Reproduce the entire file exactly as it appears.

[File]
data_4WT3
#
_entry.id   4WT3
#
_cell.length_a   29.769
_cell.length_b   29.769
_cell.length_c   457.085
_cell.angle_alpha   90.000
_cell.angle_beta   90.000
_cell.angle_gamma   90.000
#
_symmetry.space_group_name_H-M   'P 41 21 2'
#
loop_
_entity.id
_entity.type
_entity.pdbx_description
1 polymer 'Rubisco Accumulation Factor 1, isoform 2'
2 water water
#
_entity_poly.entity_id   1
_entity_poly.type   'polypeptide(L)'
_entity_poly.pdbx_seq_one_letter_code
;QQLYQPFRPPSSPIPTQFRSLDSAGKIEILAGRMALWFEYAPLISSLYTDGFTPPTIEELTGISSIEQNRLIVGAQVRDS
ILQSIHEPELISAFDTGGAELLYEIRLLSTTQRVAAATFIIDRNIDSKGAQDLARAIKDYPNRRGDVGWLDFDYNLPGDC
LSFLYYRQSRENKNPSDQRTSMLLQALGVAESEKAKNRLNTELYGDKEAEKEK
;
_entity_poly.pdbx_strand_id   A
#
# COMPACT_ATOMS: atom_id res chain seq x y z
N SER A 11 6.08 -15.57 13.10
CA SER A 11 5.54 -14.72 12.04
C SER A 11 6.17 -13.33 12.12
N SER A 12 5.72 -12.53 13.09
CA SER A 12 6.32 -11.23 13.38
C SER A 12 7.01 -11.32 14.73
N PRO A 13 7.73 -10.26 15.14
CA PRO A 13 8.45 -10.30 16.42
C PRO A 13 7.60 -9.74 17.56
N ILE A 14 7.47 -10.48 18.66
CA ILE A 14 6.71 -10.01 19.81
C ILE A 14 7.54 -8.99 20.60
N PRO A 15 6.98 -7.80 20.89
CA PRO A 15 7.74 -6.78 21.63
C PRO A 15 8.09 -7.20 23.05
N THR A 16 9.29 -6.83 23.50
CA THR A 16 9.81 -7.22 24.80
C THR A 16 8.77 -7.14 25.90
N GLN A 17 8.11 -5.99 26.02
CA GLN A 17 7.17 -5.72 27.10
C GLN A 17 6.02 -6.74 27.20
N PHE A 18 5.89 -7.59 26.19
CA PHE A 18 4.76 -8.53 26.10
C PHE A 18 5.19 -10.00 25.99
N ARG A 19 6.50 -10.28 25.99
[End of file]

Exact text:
data_4WT3
#
_entry.id   4WT3
#
_cell.length_a   29.769
_cell.length_b   29.769
_cell.length_c   457.085
_cell.angle_alpha   90.000
_cell.angle_beta   90.000
_cell.angle_gamma   90.000
#
_symmetry.space_group_name_H-M   'P 41 21 2'
#
loop_
_entity.id
_entity.type
_entity.pdbx_description
1 polymer 'Rubisco Accumulation Factor 1, isoform 2'
2 water water
#
_entity_poly.entity_id   1
_entity_poly.type   'polypeptide(L)'
_entity_poly.pdbx_seq_one_letter_code
;QQLYQPFRPPSSPIPTQFRSLDSAGKIEILAGRMALWFEYAPLISSLYTDGFTPPTIEELTGISSIEQNRLIVGAQVRDS
ILQSIHEPELISAFDTGGAELLYEIRLLSTTQRVAAATFIIDRNIDSKGAQDLARAIKDYPNRRGDVGWLDFDYNLPGDC
LSFLYYRQSRENKNPSDQRTSMLLQALGVAESEKAKNRLNTELYGDKEAEKEK
;
_entity_poly.pdbx_strand_id   A
#
# COMPACT_ATOMS: atom_id res chain seq x y z
N SER A 11 6.08 -15.57 13.10
CA SER A 11 5.54 -14.72 12.04
C SER A 11 6.17 -13.33 12.12
N SER A 12 5.72 -12.53 13.09
CA SER A 12 6.32 -11.23 13.38
C SER A 12 7.01 -11.32 14.73
N PRO A 13 7.73 -10.26 15.14
CA PRO A 13 8.45 -10.30 16.42
C PRO A 13 7.60 -9.74 17.56
N ILE A 14 7.47 -10.48 18.66
CA ILE A 14 6.71 -10.01 19.81
C ILE A 14 7.54 -8.99 20.60
N PRO A 15 6.98 -7.80 20.89
CA PRO A 15 7.74 -6.78 21.63
C PRO A 15 8.09 -7.20 23.05
N THR A 16 9.29 -6.83 23.50
CA THR A 16 9.81 -7.22 24.80
C THR A 16 8.77 -7.14 25.90
N GLN A 17 8.11 -5.99 26.02
CA GLN A 17 7.17 -5.72 27.10
C GLN A 17 6.02 -6.74 27.20
N PHE A 18 5.89 -7.59 26.19
CA PHE A 18 4.76 -8.53 26.10
C PHE A 18 5.19 -10.00 25.99
N ARG A 19 6.50 -10.28 25.99